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SUN and the private sector: Business networks in Nigeria and Niger

Ambarka Youssoufane is ENN’s West and Central Africa Knowledge Management Specialist. He observed and summarised the Business Network meetings in Nigeria and Niger.

Introduction from ENN’s NEX Editors

A fish pond deepened allows local communities to fish for commercial purposes in Wara Wara, NigeriaThe Scaling Up Nutrition (SUN) Business Networks (SBN) were launched in Nigeria and Niger in April and August 2016, respectively; ENN’s knowledge management specialist for West and Central Africa attended the events in order to document and understand the relationship between the SUN Movement and the private sector at the country level. The launch of the SUN Business Networks in both countries aimed to develop terms and an action plan for working with companies. Several private industries and businesses had already committed to supporting nutrition in these countries; the launches aimed to enrol new members.

Private sector engagement and involvement is viewed in the SUN Movement as an essential element of efforts to scale up successful nutrition interventions. The view is that partnerships with business are crucial, since no single entity has sufficient funding, resources, expertise or reach to tackle the complex nutrition challenges that exist today. The Sustainable Development Goals (SDGs) have also placed greater emphasis on the role played by the private sector – “The question now is not whether business should engage in sustainable development, but how”.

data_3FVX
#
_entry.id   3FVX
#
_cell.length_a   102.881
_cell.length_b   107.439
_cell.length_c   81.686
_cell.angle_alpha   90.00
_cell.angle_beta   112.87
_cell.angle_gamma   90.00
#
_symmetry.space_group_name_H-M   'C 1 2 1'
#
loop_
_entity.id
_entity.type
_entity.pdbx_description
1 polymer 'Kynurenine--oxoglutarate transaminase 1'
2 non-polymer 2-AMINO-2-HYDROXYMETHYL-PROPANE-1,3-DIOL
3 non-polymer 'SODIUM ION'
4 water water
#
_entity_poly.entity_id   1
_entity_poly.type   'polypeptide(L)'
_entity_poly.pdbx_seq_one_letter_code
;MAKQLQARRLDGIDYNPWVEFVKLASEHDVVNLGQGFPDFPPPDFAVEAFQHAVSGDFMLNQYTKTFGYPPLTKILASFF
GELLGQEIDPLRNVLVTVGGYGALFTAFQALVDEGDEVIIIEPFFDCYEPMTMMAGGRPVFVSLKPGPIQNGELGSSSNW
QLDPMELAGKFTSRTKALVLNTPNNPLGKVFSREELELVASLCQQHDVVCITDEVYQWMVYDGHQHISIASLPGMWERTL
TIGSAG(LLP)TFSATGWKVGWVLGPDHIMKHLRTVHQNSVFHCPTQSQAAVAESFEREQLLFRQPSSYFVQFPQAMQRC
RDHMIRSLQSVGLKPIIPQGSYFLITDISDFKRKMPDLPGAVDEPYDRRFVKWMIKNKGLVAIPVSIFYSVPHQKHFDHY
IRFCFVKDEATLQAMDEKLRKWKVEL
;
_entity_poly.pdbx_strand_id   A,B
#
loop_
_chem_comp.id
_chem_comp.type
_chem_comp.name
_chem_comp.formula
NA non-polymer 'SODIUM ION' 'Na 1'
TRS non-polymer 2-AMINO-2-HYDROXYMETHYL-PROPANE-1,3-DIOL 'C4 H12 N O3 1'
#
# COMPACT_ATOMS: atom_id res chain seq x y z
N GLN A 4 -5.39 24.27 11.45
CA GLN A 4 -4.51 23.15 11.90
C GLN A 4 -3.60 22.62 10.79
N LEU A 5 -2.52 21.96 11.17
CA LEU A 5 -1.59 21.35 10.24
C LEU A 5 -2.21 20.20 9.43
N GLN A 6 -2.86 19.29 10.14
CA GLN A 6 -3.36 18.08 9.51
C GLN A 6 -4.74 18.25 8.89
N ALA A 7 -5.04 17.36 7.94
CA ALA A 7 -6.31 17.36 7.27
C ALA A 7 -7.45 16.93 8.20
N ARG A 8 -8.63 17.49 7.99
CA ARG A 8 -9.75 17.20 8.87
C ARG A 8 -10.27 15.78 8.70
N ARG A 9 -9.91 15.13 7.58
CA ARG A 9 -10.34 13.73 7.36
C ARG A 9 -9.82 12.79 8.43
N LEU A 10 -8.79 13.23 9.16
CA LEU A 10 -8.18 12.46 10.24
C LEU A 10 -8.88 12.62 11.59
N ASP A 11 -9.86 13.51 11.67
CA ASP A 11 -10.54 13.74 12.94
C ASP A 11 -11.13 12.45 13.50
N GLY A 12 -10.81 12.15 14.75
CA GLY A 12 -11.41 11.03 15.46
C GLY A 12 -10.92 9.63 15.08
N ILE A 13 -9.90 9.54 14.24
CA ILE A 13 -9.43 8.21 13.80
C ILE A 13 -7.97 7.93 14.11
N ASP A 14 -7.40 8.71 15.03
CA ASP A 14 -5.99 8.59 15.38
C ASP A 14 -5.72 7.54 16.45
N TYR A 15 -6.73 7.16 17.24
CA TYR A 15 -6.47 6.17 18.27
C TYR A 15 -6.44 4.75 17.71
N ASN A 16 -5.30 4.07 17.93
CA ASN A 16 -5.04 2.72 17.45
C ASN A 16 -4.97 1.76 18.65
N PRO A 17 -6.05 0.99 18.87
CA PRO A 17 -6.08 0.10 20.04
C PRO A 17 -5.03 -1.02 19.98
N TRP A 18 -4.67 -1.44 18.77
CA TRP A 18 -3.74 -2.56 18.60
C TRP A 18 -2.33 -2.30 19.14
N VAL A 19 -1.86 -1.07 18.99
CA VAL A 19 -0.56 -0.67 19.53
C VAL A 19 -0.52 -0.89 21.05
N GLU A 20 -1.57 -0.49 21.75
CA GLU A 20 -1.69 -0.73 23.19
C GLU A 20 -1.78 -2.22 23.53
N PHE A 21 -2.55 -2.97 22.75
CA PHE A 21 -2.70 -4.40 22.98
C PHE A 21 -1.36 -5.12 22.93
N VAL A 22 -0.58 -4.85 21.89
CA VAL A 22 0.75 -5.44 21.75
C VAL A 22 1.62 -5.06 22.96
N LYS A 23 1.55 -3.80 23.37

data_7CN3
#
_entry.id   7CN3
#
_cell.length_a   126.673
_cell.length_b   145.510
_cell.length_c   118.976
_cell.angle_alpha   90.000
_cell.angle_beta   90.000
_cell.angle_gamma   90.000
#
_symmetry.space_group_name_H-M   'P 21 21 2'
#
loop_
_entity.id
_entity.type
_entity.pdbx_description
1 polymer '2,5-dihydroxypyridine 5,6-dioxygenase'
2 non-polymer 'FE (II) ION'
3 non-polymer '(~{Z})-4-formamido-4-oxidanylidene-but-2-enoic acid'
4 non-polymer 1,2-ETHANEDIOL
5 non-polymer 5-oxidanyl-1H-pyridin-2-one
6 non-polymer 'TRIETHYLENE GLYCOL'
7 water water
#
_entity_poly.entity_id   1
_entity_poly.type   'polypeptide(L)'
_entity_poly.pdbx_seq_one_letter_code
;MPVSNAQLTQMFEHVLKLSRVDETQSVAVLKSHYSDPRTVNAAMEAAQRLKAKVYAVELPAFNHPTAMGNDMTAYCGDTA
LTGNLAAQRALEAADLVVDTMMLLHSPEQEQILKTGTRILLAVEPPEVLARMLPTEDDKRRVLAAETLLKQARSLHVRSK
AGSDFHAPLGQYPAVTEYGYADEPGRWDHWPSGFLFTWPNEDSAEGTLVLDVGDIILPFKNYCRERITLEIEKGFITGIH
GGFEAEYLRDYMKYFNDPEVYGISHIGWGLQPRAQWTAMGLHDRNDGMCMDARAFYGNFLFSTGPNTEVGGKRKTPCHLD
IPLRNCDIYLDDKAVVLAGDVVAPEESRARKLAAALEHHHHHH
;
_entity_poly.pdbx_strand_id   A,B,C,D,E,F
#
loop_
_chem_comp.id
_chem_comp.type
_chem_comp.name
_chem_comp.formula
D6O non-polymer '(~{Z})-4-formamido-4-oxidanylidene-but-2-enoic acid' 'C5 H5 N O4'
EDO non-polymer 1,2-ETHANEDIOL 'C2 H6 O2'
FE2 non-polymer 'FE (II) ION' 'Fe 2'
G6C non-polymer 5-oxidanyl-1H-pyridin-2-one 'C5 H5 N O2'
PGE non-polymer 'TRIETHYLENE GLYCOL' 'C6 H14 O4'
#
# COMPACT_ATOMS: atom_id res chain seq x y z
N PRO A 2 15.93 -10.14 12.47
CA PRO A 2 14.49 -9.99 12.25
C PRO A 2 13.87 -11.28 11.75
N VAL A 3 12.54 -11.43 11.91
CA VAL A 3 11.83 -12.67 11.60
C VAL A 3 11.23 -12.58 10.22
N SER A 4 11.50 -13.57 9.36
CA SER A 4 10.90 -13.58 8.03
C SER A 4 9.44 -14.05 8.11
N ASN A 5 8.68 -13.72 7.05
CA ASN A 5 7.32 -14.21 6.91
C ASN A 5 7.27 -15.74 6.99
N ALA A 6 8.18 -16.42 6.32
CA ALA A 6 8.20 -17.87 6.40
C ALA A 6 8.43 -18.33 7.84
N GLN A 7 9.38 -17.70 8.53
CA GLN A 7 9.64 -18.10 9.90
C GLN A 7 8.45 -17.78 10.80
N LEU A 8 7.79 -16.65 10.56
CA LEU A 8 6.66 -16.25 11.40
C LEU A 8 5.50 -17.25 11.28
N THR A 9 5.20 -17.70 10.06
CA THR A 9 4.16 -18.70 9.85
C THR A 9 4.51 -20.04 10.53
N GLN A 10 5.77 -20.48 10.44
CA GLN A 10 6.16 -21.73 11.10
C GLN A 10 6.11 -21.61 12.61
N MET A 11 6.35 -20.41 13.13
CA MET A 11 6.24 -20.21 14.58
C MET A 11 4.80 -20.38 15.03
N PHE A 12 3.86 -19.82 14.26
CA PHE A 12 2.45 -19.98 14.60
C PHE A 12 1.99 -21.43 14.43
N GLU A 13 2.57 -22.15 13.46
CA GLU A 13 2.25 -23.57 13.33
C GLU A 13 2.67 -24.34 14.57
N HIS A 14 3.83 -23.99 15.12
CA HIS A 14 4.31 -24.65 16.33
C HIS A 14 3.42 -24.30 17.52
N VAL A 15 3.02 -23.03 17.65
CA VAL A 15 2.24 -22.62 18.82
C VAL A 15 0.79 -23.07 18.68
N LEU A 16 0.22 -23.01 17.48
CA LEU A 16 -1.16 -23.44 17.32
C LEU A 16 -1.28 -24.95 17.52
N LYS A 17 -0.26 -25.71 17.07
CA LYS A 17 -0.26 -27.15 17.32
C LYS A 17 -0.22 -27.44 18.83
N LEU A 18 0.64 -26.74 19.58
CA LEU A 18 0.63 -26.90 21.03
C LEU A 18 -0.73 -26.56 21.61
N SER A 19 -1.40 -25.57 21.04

Yet there is concern about how the private sector, with its incentives aligned around profits, can make a meaningful contribution to development, and specifically nutrition. Areas of the nutrition sector in which conflicts of interest (CoI) have been identified include: the marketing of infant formula; the fortification of staple food; the reformulation of foods; and the delivery of school food and nutrition programmes (see WHO report Addressing and Managing Conflicts of Interest in the planning and delivery of nutrition programmes at country level) (WHO 2016). The SUN Movement has a toolkit for preventing and managing conflicts of interest (SUN 2014), which suggests processes for developing a CoI policy and a risk-based approach to identifying CoI.

Outside SUN, the private sector is heavily involved with humanitarian and development programming in nonfood sectors, e.g. logistics, telecommunications, electronic money transfer, digital communication platforms, etc. These areas of involvement are less at risk of the CoIs identified for food and nutrition.

Nigeria

The Global Alliance for Improved Nutrition (GAIN) and the SBN co-organised the event in Nigeria. The launch featured extensive discussions about malnutrition in the country, and how business, government and civil society organisations (CSOs) can work together to address the problems.

The event focused on themes such as: